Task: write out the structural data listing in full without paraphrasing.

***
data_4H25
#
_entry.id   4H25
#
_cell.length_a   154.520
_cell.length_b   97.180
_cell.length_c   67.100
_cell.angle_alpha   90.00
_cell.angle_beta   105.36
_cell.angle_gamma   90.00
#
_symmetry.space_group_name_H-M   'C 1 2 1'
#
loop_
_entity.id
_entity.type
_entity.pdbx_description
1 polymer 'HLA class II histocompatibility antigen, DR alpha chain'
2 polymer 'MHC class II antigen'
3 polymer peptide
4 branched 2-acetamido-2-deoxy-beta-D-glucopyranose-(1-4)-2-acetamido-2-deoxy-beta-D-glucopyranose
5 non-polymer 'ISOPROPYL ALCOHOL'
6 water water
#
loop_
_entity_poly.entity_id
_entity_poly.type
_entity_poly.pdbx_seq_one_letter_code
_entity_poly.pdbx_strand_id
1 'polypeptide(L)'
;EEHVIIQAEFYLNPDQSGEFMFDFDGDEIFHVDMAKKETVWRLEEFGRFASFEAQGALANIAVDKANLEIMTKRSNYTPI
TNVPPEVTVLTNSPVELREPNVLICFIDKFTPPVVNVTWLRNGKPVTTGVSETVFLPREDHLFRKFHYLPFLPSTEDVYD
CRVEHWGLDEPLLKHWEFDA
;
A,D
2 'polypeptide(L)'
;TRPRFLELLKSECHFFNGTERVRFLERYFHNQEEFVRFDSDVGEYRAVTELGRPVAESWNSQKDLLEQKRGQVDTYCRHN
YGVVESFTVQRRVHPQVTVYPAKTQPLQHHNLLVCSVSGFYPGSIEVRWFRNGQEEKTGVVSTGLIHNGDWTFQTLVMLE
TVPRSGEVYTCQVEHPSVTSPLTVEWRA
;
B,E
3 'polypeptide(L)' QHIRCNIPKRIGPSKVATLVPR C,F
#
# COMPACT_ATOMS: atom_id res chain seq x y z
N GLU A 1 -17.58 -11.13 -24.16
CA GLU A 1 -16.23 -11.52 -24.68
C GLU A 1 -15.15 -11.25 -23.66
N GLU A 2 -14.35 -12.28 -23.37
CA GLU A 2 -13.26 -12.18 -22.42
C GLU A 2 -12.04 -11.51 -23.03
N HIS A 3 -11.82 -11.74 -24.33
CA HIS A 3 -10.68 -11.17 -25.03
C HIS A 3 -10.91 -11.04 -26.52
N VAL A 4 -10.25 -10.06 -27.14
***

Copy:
data_4H25
#
_entry.id   4H25
#
_cell.length_a   154.520
_cell.length_b   97.180
_cell.length_c   67.100
_cell.angle_alpha   90.00
_cell.angle_beta   105.36
_cell.angle_gamma   90.00
#
_symmetry.space_group_name_H-M   'C 1 2 1'
#
loop_
_entity.id
_entity.type
_entity.pdbx_description
1 polymer 'HLA class II histocompatibility antigen, DR alpha chain'
2 polymer 'MHC class II antigen'
3 polymer peptide
4 branched 2-acetamido-2-deoxy-beta-D-glucopyranose-(1-4)-2-acetamido-2-deoxy-beta-D-glucopyranose
5 non-polymer 'ISOPROPYL ALCOHOL'
6 water water
#
loop_
_entity_poly.entity_id
_entity_poly.type
_entity_poly.pdbx_seq_one_letter_code
_entity_poly.pdbx_strand_id
1 'polypeptide(L)'
;EEHVIIQAEFYLNPDQSGEFMFDFDGDEIFHVDMAKKETVWRLEEFGRFASFEAQGALANIAVDKANLEIMTKRSNYTPI
TNVPPEVTVLTNSPVELREPNVLICFIDKFTPPVVNVTWLRNGKPVTTGVSETVFLPREDHLFRKFHYLPFLPSTEDVYD
CRVEHWGLDEPLLKHWEFDA
;
A,D
2 'polypeptide(L)'
;TRPRFLELLKSECHFFNGTERVRFLERYFHNQEEFVRFDSDVGEYRAVTELGRPVAESWNSQKDLLEQKRGQVDTYCRHN
YGVVESFTVQRRVHPQVTVYPAKTQPLQHHNLLVCSVSGFYPGSIEVRWFRNGQEEKTGVVSTGLIHNGDWTFQTLVMLE
TVPRSGEVYTCQVEHPSVTSPLTVEWRA
;
B,E
3 'polypeptide(L)' QHIRCNIPKRIGPSKVATLVPR C,F
#
# COMPACT_ATOMS: atom_id res chain seq x y z
N GLU A 1 -17.58 -11.13 -24.16
CA GLU A 1 -16.23 -11.52 -24.68
C GLU A 1 -15.15 -11.25 -23.66
N GLU A 2 -14.35 -12.28 -23.37
CA GLU A 2 -13.26 -12.18 -22.42
C GLU A 2 -12.04 -11.51 -23.03
N HIS A 3 -11.82 -11.74 -24.33
CA HIS A 3 -10.68 -11.17 -25.03
C HIS A 3 -10.91 -11.04 -26.52
N VAL A 4 -10.25 -10.06 -27.14